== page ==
It is believed that between 1.5 million and two million wild deer roam the British Isles the highest number for 1,000 years, suggests Defra with most species increasing in range and distribution, according to the British Deer Society’s 2007 Deer Distribution Survey. This is why Peter Watson, executive director of the Deer Initiative (DI), has called for the number of deer culled to increase from about 350,000 to 500,000 a year.
With growing evidence that our six types of deer red, roe, fallow, sika, muntjac and Chinese water are on the rise, Mr Watson appears to have heeded the Country Life manifesto (April 10, 2008), which called for a 30% reduction in the wild-deer population to reduce the economic, conservation, human and welfare costs that such numbers bring. Although there are problems with the increase in all our wild-deer species, there is particular concern about muntjac, fallow and roe. David Whitby, head keeper at Petworth Park, which has the oldest and largest fallow herd in Britain, and is deer spokesman for the National Gamekeepers’ Organisation, reports: ‘Muntjac are decimating our wild flowers, such as bluebells and orchids.’
Historically, the West Country’s red deer were carefully managed by the three stag-hound packs, which are still hunting the deer under the restrictions of the Hunting Act. Tom Yandle, chairman of the Devon and Somerset Staghounds, says that there has been no boom in the local red-deer population and that, although the situation is unsatisfactory, the hunt is still doing its part for deer management. ‘There are about 4,000 deer here. We do a count with the Exmoor and District Deer Management Society, and it has been relatively static for 10 years,’ he says. So, why do we find ourselves in this predicament?
Mark Nicolson, chairman of the British Deer Society, is clear: ‘If nine out of 10 areas are well managed and there’s one that’s not, it means a potential increase it’s not rocket science. Winters are warmer, there are more trees, and the deer are spreading. Management has not always kept up.’ Unconvinced that global warming and agricultural cropping changes are the main reason for deer increases, Mr Whitby believes it’s down to something far more simple: money. ‘It’s a legacy from the years when venison prices were so low. At one point, it was 30p a pound; 25 years ago, I was getting £1.20 a pound for fallow and now, at last, the price has returned to that level and higher.
When there was no financial incentive, people simply stopped shooting deer, especially the females. The massive deer boom has been brought about by several years of severe under-culling.’ However, if recreational stalking is more popular than ever, with more than 1,300 gaining their level 1 and 2 Deer Stalking Certificates last year, how can this be? ‘One of the ironies is that the people who shoot deer actually want to see them at a level that is much higher than any of the interest groups would like,’ says Mr Watson. And, as recreational stalkers tend to go for trophy males, the females may not be sufficiently culled. ‘If you want to control deer, you shoot females, end of story,’ states Mr Whitby. He is especially worried about the return of an old foe: poaching. It’s estimated that 50,000 deer are poached each year. ‘That’s an unfortunate downside to improved prices.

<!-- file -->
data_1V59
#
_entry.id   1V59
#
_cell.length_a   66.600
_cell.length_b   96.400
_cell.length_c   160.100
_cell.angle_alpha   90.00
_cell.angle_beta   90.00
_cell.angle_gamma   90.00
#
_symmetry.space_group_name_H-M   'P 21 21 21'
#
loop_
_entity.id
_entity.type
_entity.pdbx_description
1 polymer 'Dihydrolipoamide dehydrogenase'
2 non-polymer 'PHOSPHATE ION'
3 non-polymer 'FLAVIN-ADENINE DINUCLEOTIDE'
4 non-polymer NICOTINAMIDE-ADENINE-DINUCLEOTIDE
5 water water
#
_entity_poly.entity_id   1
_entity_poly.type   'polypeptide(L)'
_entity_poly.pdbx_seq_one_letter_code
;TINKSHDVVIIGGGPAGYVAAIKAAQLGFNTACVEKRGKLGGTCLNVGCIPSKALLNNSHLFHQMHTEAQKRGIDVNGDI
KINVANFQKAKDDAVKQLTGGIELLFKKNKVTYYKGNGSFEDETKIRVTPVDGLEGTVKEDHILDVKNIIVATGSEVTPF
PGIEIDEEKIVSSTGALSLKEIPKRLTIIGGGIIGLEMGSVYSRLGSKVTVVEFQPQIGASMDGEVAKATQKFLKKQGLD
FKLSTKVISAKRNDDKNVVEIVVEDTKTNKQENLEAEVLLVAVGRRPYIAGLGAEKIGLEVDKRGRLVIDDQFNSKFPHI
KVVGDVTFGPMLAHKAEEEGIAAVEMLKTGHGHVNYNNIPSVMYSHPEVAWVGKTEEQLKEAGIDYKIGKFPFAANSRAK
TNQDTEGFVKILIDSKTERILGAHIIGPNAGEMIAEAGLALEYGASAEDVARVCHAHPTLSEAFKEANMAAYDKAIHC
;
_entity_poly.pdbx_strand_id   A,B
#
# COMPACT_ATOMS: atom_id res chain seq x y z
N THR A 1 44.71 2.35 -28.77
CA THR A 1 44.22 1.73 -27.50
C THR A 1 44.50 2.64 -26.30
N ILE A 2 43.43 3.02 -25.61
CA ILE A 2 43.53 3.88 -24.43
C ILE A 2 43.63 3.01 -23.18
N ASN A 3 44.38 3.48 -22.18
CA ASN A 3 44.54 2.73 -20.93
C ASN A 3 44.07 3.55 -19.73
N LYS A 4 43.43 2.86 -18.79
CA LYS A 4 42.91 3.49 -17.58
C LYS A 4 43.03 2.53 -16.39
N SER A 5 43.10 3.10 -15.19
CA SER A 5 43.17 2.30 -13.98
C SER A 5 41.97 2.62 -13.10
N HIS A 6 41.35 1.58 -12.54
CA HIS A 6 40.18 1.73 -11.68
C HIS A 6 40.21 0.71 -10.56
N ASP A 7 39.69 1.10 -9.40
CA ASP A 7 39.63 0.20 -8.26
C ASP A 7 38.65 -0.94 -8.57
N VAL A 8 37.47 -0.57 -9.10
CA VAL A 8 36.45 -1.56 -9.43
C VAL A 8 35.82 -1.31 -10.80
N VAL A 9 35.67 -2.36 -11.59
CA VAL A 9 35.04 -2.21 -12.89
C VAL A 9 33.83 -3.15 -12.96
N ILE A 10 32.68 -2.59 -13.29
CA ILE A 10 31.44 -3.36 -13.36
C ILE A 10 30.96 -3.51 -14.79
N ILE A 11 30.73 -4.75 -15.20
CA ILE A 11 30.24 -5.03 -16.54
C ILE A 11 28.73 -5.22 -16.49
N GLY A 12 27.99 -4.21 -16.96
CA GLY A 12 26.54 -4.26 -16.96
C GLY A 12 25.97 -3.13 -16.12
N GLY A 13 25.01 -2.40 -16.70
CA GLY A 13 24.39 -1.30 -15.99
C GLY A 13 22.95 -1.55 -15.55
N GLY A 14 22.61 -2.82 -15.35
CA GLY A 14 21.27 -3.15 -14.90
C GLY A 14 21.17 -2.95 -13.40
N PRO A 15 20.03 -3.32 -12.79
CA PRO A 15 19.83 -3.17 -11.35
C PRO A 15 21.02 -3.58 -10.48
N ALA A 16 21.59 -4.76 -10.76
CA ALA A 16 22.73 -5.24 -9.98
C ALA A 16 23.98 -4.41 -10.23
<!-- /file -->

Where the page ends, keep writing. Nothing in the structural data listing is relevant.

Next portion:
Now, it’s possible to get about £100 for a female, depending upon the species that’s a lot of money for a poacher to walk away from.’ CLA president Sir Henry Aubrey-Fletcher concurs: ‘Poaching in the form of illegal coursing has been a problem in certain parts, particularly East Anglia and the North-West, for decades. Although the Government claimed that the Hunting Act would bring an end to it, poaching has certainly increased. We put it down partly to the significant increase in deer numbers, and partly to a jump in the demand for venison.’
Now, with the DI planning to target muntjac and some localised problems with fallow, the biggest challenge will be to get everyone to work together. ‘It’s all about getting local landowners to collaborate,’ says Mr Watson, ‘to decide what their priorities are and to come up with a plan, which is difficult in England and Wales, as there are lots of landowners and interested groups.’ Nick Walmsley, the National Trust’s forest and conservation advisor, agrees, ‘The way it’s run, the Government can’t do a great deal about any plant or animal that is spreading throughout the UK. It can make laws, but it’s down to individual landowners to play their part, and with a species like deer, the only way they can be managed is for people to work in partnership. That’s the biggest challenge. The deer themselves are not the problem it’s us.’